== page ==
The campaign for Scottish independence is gaining ground with five months to go until the referendum, according to new polls.

The gap between the two sides has narrowed, suggesting a two-point swing could be enough to secure a "yes" vote on September 18.

An ICM poll for the Scotland on Sunday newspaper shows support for independence is at 39%, while opposition has fallen four points to 42%.

Excluding people who have not yet made up their minds, the results put "yes" on 48% and "no" on 52%.

It is the highest level of support for independence since last August, leading the Yes Scotland campaign group to claim it is "confident" of securing the necessary two-point swing.

Yes Scotland chief executive Blair Jenkins said: "The extreme negativity of the 'no' campaign is proving a major turn-off for voters, and month by month they are paying the price."

A second poll by Survation for the Sunday Post newspaper puts a "yes" vote up one point to 38% and a "no" vote down one point to 46%.

When the "don't knows" are stripped out, the results are 55-45 in favour of keeping Scotland in the UK.

The polls were published as it emerged Labour is planning to step up campaigning in Scotland.

Ed Miliband's shadow cabinet will hold a meeting in Glasgow on Friday, while MPs will campaign across the country over the week.

Meanwhile, former prime minister Gordon Brown will focus on the security of pensions as he makes the case for the union during a speech for Better Together in Glasgow.

Yes Scotland is stepping up activity with the launch of a new billboard poster campaign explaining why the country "must" be independent.

Blair Mcdougall, director of Better Together, said his group will also launch an advertising campaign this week.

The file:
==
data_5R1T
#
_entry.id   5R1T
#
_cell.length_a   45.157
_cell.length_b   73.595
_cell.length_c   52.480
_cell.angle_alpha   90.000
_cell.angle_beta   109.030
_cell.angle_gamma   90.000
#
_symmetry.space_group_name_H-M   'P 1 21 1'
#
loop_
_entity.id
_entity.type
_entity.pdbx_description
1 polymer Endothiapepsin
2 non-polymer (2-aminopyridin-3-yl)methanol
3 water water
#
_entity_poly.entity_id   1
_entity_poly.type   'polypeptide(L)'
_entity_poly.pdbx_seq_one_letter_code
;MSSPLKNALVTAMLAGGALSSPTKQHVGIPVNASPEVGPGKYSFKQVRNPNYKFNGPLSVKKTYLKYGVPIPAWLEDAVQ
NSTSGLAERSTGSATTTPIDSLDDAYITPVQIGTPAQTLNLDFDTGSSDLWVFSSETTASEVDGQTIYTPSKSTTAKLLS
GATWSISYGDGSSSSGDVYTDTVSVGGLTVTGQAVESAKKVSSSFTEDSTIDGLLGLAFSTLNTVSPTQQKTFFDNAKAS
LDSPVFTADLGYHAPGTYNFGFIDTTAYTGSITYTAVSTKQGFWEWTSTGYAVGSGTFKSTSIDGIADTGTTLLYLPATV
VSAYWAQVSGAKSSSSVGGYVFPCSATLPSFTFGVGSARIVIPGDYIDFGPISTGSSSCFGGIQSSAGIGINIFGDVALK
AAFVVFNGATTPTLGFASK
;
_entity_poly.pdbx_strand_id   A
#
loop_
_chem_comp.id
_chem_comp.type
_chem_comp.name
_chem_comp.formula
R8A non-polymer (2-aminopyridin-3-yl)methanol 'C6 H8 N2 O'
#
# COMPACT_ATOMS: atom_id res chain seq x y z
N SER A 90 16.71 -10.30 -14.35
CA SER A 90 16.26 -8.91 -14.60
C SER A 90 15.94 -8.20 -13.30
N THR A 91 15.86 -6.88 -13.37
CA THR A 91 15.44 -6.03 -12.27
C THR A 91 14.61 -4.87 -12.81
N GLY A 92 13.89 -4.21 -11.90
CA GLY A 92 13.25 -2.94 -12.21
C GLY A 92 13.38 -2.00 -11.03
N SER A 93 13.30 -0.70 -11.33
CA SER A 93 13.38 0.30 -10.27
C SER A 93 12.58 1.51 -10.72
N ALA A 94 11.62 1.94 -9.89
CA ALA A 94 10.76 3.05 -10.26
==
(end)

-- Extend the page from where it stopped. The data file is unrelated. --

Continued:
"Whilst it is welcome that there is a majority in favour of keeping the UK together, these polls are a reminder that there can be no complacency from those who believe that the brightest future for Scotland is to remain in the UK," he said.

"With the launch of our advertising campaign tomorrow and a big grassroots campaign push we will be fighting hard for every single vote between now and polling day. Everybody who wants to keep Scotland in the UK needs to play their part."

Scottish Green Party co-leader Patrick Harvie, who supports independence, said there is still work to do.

"As we get closer to the vote, more people are seeing the exciting possibilities that a 'yes' vote opens up," he said.

"This poll reflects the mounting energy and strength of the grassroots campaign, but we will only succeed if we continue to reach out beyond traditional supporters."

First Minister Alex Salmond said: "These are very encouraging polls and show the Yes campaign has the momentum because it is more positive and more trusted than the No campaign.

"In contrast the No campaign is in a panic because they are seen as negative and unbelievable.

"It is also very encouraging that women and Labour supporters are moving to Yes and with a third of English born people already voting Yes, we are confident that more will follow as momentum continues.

"The problem for the No campaign is that it is stuck in a rut of negativity. Even today we see yet more evidence that they can't help themselves and just blunder on with the same old failing message.

"Sending out figures from the political past or dispatching Tory ministers on day trips from Westminster is not cutting any ice."